The term ‘peace clause’ has been a cause of disquiet ever since India dug in its heels on the issue of domestic food security in the recent World Trade Organisation (WTO) negotiations, leading to a deadlock. Should the WTO have a say in India’s policy of buying foodgrain at a fixed price from farmers and supplying it below cost to the poor? India thinks not, but developed nations disagree.

What is it?

After the developing and emerging nations clashed on the issue last year, they cobbled together a temporary ‘peace clause’ in Bali last December. The ‘peace clause’ said that no country would be legally barred from food security programmes even if the subsidy breached the limits specified in the WTO agreement on agriculture. This ‘peace clause’ was expected to be in force for four years until 2017, by which time the protagonists hoped to find a permanent solution to the problem.

India’s worry is that if the clause expires before a permanent solution is in place, food security programmes and policies to protect farmers, such as Minimum Support Prices, would come under siege.

The limited window offered by the Western powers for the peace clause was seen by India as insufficient assurance. The clause also requires full disclosure of MSPs and annual procurement for food security programmes, which the Government fears would leave India open to questioning by other countries on domestic matters.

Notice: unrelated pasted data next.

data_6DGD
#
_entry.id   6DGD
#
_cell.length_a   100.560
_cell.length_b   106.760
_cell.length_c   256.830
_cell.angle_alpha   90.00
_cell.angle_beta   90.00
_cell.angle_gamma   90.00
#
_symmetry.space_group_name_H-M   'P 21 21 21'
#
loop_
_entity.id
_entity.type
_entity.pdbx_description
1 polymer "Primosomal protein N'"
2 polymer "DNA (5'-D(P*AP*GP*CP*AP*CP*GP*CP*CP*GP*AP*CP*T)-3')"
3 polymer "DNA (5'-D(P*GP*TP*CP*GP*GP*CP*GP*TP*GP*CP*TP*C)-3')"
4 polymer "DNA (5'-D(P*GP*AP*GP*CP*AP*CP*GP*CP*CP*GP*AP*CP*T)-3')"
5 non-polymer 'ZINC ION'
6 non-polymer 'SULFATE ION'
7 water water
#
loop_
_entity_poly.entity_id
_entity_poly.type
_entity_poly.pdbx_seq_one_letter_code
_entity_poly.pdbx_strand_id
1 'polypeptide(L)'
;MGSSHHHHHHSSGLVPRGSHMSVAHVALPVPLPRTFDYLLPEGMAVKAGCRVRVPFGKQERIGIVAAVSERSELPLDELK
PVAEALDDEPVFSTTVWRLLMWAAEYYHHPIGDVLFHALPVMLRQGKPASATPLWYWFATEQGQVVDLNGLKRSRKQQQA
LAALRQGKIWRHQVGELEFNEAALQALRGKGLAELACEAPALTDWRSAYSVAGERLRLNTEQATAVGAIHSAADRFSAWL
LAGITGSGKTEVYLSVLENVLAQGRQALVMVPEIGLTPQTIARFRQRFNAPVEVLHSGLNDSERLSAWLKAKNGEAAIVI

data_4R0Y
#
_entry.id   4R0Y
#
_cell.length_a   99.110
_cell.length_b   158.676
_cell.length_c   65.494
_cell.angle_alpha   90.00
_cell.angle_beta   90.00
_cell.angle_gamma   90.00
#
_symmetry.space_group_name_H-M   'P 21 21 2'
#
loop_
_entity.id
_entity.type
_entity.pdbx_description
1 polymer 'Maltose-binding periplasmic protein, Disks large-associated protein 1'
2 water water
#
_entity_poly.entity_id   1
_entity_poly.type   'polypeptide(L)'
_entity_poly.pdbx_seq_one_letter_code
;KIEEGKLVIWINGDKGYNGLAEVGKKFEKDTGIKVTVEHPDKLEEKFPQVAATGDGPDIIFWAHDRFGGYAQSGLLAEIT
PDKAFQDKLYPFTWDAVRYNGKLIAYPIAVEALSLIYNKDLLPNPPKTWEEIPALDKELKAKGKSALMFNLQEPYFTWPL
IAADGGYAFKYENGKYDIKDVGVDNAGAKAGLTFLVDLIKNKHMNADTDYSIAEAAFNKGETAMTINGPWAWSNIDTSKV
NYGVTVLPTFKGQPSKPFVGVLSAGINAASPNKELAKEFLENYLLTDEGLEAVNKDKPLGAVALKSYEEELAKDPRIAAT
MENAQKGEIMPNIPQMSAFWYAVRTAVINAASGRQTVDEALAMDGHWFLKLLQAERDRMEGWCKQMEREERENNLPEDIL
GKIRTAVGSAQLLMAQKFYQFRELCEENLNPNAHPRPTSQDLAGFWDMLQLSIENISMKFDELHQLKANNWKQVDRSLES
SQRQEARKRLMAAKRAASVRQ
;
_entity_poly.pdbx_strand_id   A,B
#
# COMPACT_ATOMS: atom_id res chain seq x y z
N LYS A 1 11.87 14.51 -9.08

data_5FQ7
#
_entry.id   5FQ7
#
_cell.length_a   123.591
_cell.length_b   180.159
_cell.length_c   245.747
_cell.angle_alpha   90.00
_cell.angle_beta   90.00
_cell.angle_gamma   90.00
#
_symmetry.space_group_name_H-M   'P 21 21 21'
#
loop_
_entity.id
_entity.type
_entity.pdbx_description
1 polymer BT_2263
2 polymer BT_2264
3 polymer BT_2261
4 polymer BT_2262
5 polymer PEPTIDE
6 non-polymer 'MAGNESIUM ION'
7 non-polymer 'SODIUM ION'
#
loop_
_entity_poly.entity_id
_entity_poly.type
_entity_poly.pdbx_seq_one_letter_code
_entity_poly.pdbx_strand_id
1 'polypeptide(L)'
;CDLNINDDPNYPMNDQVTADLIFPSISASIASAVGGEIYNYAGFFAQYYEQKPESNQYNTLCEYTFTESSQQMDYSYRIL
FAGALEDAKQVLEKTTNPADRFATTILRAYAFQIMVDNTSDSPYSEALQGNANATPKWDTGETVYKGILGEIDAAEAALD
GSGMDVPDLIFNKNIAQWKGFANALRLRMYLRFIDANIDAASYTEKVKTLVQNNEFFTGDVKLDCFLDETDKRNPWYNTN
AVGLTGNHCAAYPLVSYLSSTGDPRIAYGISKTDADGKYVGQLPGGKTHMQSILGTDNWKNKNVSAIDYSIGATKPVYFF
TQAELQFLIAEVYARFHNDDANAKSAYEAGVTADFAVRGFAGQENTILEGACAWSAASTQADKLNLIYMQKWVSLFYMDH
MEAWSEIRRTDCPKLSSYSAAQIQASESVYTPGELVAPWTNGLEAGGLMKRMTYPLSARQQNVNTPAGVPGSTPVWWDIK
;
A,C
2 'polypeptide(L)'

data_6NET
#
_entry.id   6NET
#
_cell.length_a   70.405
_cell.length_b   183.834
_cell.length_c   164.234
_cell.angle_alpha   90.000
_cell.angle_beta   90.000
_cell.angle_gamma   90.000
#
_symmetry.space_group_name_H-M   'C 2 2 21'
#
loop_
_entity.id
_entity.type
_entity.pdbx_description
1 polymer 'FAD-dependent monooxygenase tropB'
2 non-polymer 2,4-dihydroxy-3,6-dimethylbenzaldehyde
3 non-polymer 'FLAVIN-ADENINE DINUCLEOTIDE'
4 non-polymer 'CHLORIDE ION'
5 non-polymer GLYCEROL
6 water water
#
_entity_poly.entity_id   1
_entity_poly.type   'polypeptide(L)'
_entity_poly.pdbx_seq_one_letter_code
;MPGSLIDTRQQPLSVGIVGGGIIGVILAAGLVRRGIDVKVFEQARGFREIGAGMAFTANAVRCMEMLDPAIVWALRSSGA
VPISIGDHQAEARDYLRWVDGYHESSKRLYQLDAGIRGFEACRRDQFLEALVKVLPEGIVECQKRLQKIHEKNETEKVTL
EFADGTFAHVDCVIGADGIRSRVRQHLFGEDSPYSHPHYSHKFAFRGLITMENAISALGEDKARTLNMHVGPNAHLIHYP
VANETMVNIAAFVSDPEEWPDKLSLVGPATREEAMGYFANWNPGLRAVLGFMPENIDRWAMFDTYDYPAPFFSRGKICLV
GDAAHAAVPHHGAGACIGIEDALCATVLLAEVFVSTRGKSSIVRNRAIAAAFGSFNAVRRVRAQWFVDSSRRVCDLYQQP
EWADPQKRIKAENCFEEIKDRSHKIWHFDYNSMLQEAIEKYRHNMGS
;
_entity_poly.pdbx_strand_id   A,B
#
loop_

Why is it important?

The right to food is a basic human right. Therefore, Western misgivings about a country like India − where a third of the 1.3 billion-population lives beneath the poverty line − providing food subsidies seems hypocritical. The developed nations see India as a huge market for foodgrains and other products, but their produce is rendered uncompetitive when the government is willing to subsidise farmers, purchase their produce for a minimum support price and then sell it at a loss through the public distribution system and other channels.

Accepting a temporary peace clause would be tantamount to admitting that the subsidy programmes in India and other developing nations violate global trade norms, leaving the nation a sitting duck if a complaint was to be raised in the WTO or other international forums later. This would also result in India losing its biggest bargaining chip in future WTO meetings.

Why should I care?

While India needed to get its point across to the WTO, there is a view that it went too far in not allowing the talks to proceed. It is estimated that the proposed trade facilitation agreement (TFA) would have given a $1 trillion boost to global trade by reducing transaction costs, streamlining international customs procedures and facilitating easier movement of goods.

But the Indian government’s refusal to back the TFA without negotiations on food security issues has upset the applecart.

The bottomline

Everyone knows that world trade negotiations are not really about ‘free markets’, but maximising profits for the world’s most powerful nations. Nevertheless, good negotiation skills are all about being accommodative and flexible, while ceding minimal ground on what is really important.

India has rightfully asserted its right to set its domestic policies. But derailing the TFA altogether and thus closing the door on further negotiation may not turn out to be the best ploy in the long run.

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